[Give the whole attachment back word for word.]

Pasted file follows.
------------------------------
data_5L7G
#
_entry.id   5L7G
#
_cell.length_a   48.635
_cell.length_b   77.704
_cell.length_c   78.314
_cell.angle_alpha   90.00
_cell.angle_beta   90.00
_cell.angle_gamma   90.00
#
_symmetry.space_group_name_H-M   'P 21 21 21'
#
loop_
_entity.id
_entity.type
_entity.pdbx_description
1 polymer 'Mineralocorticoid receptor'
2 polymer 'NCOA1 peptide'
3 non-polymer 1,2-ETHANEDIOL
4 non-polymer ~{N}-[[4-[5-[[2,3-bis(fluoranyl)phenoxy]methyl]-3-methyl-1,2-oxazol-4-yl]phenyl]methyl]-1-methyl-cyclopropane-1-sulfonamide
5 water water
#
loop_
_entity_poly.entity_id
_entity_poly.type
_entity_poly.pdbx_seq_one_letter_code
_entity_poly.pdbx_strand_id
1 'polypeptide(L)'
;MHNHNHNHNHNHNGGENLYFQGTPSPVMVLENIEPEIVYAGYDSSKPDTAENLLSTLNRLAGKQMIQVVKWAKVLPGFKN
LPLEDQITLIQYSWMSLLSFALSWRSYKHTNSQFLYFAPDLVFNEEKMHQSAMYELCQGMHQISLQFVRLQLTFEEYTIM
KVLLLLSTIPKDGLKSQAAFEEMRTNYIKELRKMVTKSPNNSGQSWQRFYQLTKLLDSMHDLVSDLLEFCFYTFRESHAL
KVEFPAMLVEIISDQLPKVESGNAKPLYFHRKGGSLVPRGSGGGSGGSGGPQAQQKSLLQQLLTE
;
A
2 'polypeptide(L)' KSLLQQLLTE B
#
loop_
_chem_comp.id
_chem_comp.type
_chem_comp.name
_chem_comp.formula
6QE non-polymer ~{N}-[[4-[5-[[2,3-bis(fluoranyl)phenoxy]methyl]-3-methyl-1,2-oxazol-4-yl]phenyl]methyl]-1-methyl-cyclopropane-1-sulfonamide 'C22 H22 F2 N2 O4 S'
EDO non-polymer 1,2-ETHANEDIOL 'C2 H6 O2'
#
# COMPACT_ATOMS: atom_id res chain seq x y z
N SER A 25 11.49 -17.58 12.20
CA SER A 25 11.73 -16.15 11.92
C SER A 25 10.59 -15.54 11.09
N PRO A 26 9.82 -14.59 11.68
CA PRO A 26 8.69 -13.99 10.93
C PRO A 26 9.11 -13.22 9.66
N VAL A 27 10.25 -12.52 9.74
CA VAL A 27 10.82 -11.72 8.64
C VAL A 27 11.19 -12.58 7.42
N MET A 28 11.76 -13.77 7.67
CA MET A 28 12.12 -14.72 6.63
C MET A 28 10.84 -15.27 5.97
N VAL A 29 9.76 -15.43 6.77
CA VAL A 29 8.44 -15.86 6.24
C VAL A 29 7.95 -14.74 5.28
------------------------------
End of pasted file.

data_5L7G
#
_entry.id   5L7G
#
_cell.length_a   48.635
_cell.length_b   77.704
_cell.length_c   78.314
_cell.angle_alpha   90.00
_cell.angle_beta   90.00
_cell.angle_gamma   90.00
#
_symmetry.space_group_name_H-M   'P 21 21 21'
#
loop_
_entity.id
_entity.type
_entity.pdbx_description
1 polymer 'Mineralocorticoid receptor'
2 polymer 'NCOA1 peptide'
3 non-polymer 1,2-ETHANEDIOL
4 non-polymer ~{N}-[[4-[5-[[2,3-bis(fluoranyl)phenoxy]methyl]-3-methyl-1,2-oxazol-4-yl]phenyl]methyl]-1-methyl-cyclopropane-1-sulfonamide
5 water water
#
loop_
_entity_poly.entity_id
_entity_poly.type
_entity_poly.pdbx_seq_one_letter_code
_entity_poly.pdbx_strand_id
1 'polypeptide(L)'
;MHNHNHNHNHNHNGGENLYFQGTPSPVMVLENIEPEIVYAGYDSSKPDTAENLLSTLNRLAGKQMIQVVKWAKVLPGFKN
LPLEDQITLIQYSWMSLLSFALSWRSYKHTNSQFLYFAPDLVFNEEKMHQSAMYELCQGMHQISLQFVRLQLTFEEYTIM
KVLLLLSTIPKDGLKSQAAFEEMRTNYIKELRKMVTKSPNNSGQSWQRFYQLTKLLDSMHDLVSDLLEFCFYTFRESHAL
KVEFPAMLVEIISDQLPKVESGNAKPLYFHRKGGSLVPRGSGGGSGGSGGPQAQQKSLLQQLLTE
;
A
2 'polypeptide(L)' KSLLQQLLTE B
#
loop_
_chem_comp.id
_chem_comp.type
_chem_comp.name
_chem_comp.formula
6QE non-polymer ~{N}-[[4-[5-[[2,3-bis(fluoranyl)phenoxy]methyl]-3-methyl-1,2-oxazol-4-yl]phenyl]methyl]-1-methyl-cyclopropane-1-sulfonamide 'C22 H22 F2 N2 O4 S'
EDO non-polymer 1,2-ETHANEDIOL 'C2 H6 O2'
#
# COMPACT_ATOMS: atom_id res chain seq x y z
N SER A 25 11.49 -17.58 12.20
CA SER A 25 11.73 -16.15 11.92
C SER A 25 10.59 -15.54 11.09
N PRO A 26 9.82 -14.59 11.68
CA PRO A 26 8.69 -13.99 10.93
C PRO A 26 9.11 -13.22 9.66
N VAL A 27 10.25 -12.52 9.74
CA VAL A 27 10.82 -11.72 8.64
C VAL A 27 11.19 -12.58 7.42
N MET A 28 11.76 -13.77 7.67
CA MET A 28 12.12 -14.72 6.63
C MET A 28 10.84 -15.27 5.97
N VAL A 29 9.76 -15.43 6.77
CA VAL A 29 8.44 -15.86 6.24
C VAL A 29 7.95 -14.74 5.28